Grace Hopper: The Mother of Computer Science

Contributed by Megan G.

If you do something once, people will call it an accident. If you do it twice, they call it a coincidence.
But do it a third time and you’ve just proven a natural law
.”
 -Grace Hopper

March is National Women’s History Month, a month dedicated to the contributions women have made and are continuing to make in society. As a woman pursuing my interests in computer science, I would do a disservice to the STEM community if I did not mention Grace Hopper, the woman responsible for creating the world’s first compiler.

Grace HopperGrace Hopper was born on December 9th, 1906 and grew up in New York City. She attended Vassar College to earn her BA in mathematics and physics. After she earned her undergraduate degrees, she taught at Vassar College while earning her Ph.D. in mathematics at Yale University. During the year of 1943, she temporarily left her job as a professor to serve in the navy, supporting her country during World War II. After completing her naval training, the US assigned her to the Bureau of Ordinance Computation Project at Harvard University. It was there, in the Crufts Laboratory, where she first gained exposure to computer science.

She helped create the Mark 1, 2, and 3 calculators, and was the third person to program the Mark 1 calculator, one of the first computers of its kind. She distributed the Mark 1 calculator to many businesses across the nation. However, Hopper noticed that many people did not further invest their time in computer science because they found it hard to understand Executable Machine Code. This lead to Hopper’s creation of the compiler; which today translates high-level programming languages (such as Java or Python) to a language in which computers could understand.

At first, many people were skeptical of her idea, believing that computers could never understand English. However, Hopper developed the first known compiler, known as the B-O compiler, which could understand 20 English statements. This was a marvelous discovery, as computers have only been able to understand lower-level programming languages, which was very difficult to understand (imagine coding using only 1’s and 0’s). Later on, she developed the COBOL compiler, a more advanced compiler that could understand even more statements in English. Compilers are used to this day by most computer scientists, making computer science more accessible and easier to learn.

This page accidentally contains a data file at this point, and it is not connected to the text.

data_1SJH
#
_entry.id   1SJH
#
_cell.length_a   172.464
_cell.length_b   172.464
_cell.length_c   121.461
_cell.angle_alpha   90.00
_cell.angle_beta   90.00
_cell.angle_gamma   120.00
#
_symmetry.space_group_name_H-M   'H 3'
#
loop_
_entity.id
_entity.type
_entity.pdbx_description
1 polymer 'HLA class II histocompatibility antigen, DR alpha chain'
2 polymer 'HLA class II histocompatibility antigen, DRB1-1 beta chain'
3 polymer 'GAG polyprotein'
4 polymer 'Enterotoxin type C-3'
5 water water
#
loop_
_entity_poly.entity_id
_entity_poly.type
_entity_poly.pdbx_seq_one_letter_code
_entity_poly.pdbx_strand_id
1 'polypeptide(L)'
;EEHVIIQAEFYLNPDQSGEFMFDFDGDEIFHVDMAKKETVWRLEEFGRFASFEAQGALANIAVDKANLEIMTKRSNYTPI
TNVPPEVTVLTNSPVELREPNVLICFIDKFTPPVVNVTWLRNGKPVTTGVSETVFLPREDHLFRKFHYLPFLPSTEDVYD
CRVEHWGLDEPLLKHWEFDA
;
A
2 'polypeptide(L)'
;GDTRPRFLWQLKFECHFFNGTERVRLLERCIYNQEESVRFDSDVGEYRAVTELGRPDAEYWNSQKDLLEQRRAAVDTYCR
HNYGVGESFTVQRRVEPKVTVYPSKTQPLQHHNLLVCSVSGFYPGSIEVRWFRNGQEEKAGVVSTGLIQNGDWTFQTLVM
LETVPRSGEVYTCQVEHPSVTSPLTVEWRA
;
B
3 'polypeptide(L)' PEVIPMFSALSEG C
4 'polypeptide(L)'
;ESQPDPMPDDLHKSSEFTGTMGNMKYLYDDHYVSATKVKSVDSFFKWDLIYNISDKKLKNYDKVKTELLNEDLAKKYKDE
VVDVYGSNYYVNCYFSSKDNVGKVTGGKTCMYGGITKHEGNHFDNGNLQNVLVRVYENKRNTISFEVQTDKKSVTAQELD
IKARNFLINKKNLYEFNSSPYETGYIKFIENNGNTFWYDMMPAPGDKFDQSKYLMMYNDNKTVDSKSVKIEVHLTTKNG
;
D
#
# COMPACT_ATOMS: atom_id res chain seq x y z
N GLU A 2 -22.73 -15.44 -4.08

This is a picture of Grace Hopper with one of the first compilers created,
the COBOL compiler. The COBOL marks a critical change in the field of
computer science.

This is a visual example of how compilers work. The programmer types
the code in a high-level programming language (such as Java as
shown above). A compiler translates the code into executable machine
code, as shown on the bottom. Photo made by Megan Goulet using
Google Drawings.

Grace Hopper remains one of the most admirable computer scientists to this date. She is rightfully known as “the mother of computer science”, and many other computer scientists look up to Hopper for inspiration. Hopper’s extraordinary accomplishments and contributions to computer science did not go unrecognized. She was the first to receive the Computer Science Man-of-the-Year award and was the first Distinguished Member of the British Computer Society. Hopper’s invention of the compiler resulted in many more people entering the field of computer science, catching the interests of those that may have been intimidated by primitive programming languages before the existence of the compiler.

Hopper always had the desire to use her knowledge and experience to assist others. Hopper states that her greatest contribution to society was “all the young people I trained” and she enveloped a deep love for her country. During the year of 1967, she returned to serve in the navy until her retirement in 1986, where she earned the title of Rear Admiral. Even after her retirement, she continued her work in computer science until she passed away in her sleep on January 1st, 1992.

As a woman in the 20th century, her achievements and aspirations are extraordinary to this day. It was hard for many women to pursue further education as most women worked in factories or served as stay-at-home mothers. Hopper remains a well-respected woman in her field and a powerful role-model to other girls, especially to girls interested in STEM. By remembering her perseverance and devotion to computer science during National Women’s History Month, we can inspire other young girls to enter and contribute to STEM fields. Female participation in STEM fields is crucial to gaining more diversity, solving issues from a different perspective, and creating a more inclusive work environment.

Megan G. is a senior at Conard High School in Connecticut who is aspiring to be a computer scientist. She is a member of the National Girls Advisory Board for NGCP and commits herself to make STEM more accessible for hard-to-reach students.